You are right to want your requests respected, and to want to be able to own the space for what feels helpful to you. While he may or may not do it, it's perfectly reasonable to want him to treat you like a partner and not be paternalistic.

He isn't doing anything wrong by not agreeing to do what you want, but I think it's fair to be irritated that he's thinking of you in a client type of way vs a partner which for most of us is more like a peer than an authority. Him approaching it that way introduces a weird power differential that turns it into something more than just one person asking a partner to support them. He may think he knows better than you what you need, but he may be wrong and that's presumptuous and invalidating if it is the position he holds.

I see nothing wrong with him refusing but understand why you're upset about the motivation behind it.
That is it exactly. I'm not saying he can't refuse me - I respect his autonomy. I'm saying his stated reasons for doing so make it feel like he doesn't trust and respect me as a partner, when my understanding from my therapist is that I can and SHOULD ask for reasonable accommodations while I'm in these very early stages of the healing process. I'm in a place where I'm just learning more adaptive coping mechanisms. My ask was to help me really hear what he's saying without my auto-pilot default mechanisms kicking in as they still often send me into freeze where I can't really hear or process anything. I was clear that I'm not asking him to do this forever, just for now.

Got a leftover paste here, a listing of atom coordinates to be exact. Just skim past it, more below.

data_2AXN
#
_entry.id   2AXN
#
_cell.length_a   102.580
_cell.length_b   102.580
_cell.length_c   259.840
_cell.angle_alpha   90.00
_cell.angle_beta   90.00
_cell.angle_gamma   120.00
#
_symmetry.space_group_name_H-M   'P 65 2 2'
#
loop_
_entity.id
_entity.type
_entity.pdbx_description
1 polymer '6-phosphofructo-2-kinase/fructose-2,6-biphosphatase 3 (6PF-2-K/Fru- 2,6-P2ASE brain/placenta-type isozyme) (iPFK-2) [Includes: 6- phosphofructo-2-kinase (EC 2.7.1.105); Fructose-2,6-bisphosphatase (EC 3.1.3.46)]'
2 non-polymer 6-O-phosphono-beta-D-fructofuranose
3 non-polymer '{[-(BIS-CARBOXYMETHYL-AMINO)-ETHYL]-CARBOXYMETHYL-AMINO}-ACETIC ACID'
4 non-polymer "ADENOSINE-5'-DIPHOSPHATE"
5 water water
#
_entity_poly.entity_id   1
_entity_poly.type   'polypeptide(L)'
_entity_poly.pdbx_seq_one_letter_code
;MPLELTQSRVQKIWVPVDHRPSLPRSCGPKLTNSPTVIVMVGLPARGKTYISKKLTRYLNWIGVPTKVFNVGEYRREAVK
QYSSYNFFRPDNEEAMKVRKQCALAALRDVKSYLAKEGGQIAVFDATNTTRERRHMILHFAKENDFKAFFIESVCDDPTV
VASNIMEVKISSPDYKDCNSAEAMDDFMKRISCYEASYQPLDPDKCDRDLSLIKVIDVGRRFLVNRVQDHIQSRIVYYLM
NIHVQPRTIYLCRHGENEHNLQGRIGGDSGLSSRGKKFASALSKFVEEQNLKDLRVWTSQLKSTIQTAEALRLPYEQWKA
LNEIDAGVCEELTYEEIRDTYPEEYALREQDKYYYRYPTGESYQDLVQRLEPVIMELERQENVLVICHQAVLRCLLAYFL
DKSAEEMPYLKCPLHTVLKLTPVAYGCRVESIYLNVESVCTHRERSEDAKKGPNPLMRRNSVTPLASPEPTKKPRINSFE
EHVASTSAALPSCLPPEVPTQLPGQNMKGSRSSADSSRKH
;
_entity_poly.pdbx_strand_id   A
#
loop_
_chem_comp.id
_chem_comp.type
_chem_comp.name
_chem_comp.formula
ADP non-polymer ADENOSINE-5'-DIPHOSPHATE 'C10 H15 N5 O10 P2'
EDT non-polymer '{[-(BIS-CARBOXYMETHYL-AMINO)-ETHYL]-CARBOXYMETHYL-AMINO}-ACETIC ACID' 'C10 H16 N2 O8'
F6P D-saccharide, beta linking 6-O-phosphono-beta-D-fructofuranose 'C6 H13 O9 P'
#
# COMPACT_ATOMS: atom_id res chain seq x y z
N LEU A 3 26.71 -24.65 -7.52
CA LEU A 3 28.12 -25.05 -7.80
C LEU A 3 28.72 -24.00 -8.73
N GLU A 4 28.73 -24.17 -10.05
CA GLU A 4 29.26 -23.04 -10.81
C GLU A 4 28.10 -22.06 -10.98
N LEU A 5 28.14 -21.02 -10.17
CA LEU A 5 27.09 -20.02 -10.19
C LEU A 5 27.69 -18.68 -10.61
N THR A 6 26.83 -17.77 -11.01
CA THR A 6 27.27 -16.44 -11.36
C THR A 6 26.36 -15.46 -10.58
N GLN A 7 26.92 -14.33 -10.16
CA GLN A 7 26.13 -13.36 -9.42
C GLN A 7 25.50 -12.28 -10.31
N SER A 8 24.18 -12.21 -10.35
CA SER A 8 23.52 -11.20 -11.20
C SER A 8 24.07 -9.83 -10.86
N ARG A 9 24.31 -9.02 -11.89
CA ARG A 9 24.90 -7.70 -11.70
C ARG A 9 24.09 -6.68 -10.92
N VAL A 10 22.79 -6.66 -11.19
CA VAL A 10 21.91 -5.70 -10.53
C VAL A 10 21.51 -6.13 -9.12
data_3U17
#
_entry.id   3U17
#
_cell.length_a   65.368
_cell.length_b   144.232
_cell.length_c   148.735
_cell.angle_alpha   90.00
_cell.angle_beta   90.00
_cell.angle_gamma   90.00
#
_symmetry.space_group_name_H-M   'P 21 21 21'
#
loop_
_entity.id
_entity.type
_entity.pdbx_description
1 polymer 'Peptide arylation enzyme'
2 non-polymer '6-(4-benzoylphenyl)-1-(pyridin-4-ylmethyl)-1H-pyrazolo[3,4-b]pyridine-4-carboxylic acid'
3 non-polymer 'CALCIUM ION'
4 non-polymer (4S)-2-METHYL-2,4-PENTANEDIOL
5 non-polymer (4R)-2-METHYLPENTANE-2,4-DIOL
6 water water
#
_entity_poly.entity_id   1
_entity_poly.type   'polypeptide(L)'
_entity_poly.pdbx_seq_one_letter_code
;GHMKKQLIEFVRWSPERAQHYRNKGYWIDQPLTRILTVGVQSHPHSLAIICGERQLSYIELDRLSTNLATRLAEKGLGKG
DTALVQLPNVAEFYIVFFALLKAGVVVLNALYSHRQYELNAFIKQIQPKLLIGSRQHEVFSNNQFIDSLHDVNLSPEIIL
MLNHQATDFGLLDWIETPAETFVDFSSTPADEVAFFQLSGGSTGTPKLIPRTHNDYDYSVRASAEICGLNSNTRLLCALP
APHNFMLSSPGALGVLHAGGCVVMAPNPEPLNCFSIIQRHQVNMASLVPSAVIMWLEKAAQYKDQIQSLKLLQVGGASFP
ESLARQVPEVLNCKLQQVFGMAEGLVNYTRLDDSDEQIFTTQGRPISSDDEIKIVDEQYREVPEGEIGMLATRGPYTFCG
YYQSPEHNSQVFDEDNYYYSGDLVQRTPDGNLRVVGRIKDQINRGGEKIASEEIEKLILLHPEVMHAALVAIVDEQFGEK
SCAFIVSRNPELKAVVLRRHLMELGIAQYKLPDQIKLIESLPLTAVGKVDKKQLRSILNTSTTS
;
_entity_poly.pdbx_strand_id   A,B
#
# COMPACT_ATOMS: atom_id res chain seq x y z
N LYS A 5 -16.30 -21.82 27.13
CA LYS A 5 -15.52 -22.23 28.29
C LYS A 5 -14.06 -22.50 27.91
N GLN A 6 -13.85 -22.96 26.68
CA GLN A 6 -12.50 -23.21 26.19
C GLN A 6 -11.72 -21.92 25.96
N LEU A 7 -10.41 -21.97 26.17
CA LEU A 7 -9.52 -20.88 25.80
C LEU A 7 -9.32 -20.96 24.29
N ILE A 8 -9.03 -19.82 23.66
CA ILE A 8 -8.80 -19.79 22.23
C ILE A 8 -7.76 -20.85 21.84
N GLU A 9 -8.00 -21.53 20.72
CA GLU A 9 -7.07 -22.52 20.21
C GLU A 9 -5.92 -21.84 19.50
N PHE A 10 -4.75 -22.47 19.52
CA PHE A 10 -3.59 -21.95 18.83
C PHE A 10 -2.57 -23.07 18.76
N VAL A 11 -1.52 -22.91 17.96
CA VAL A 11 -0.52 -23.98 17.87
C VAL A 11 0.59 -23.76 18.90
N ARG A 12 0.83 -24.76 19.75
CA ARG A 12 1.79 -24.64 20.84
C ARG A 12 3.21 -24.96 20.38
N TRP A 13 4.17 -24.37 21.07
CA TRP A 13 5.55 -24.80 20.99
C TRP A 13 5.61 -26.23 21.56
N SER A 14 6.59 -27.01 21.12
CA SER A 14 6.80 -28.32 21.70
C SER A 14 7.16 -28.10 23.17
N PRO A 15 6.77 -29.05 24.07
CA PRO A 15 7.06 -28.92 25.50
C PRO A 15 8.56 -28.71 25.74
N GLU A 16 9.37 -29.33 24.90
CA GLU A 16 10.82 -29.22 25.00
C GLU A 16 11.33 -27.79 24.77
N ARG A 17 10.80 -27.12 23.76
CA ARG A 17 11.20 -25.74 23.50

I'm headed to my therapist today. He and I talked more last night and it's clear he doesn't get how paternalistic it's coming off, and I need to check my assumptions with her to make sure I've not misunderstood. I guess it's what you summed up in the first paragraph except I AM more avoidant than anxiety prone so it was a BIG thing for me to get vulnerable enough to ask in the first place, and his refusal on those particular grounds felt like a slap in the face.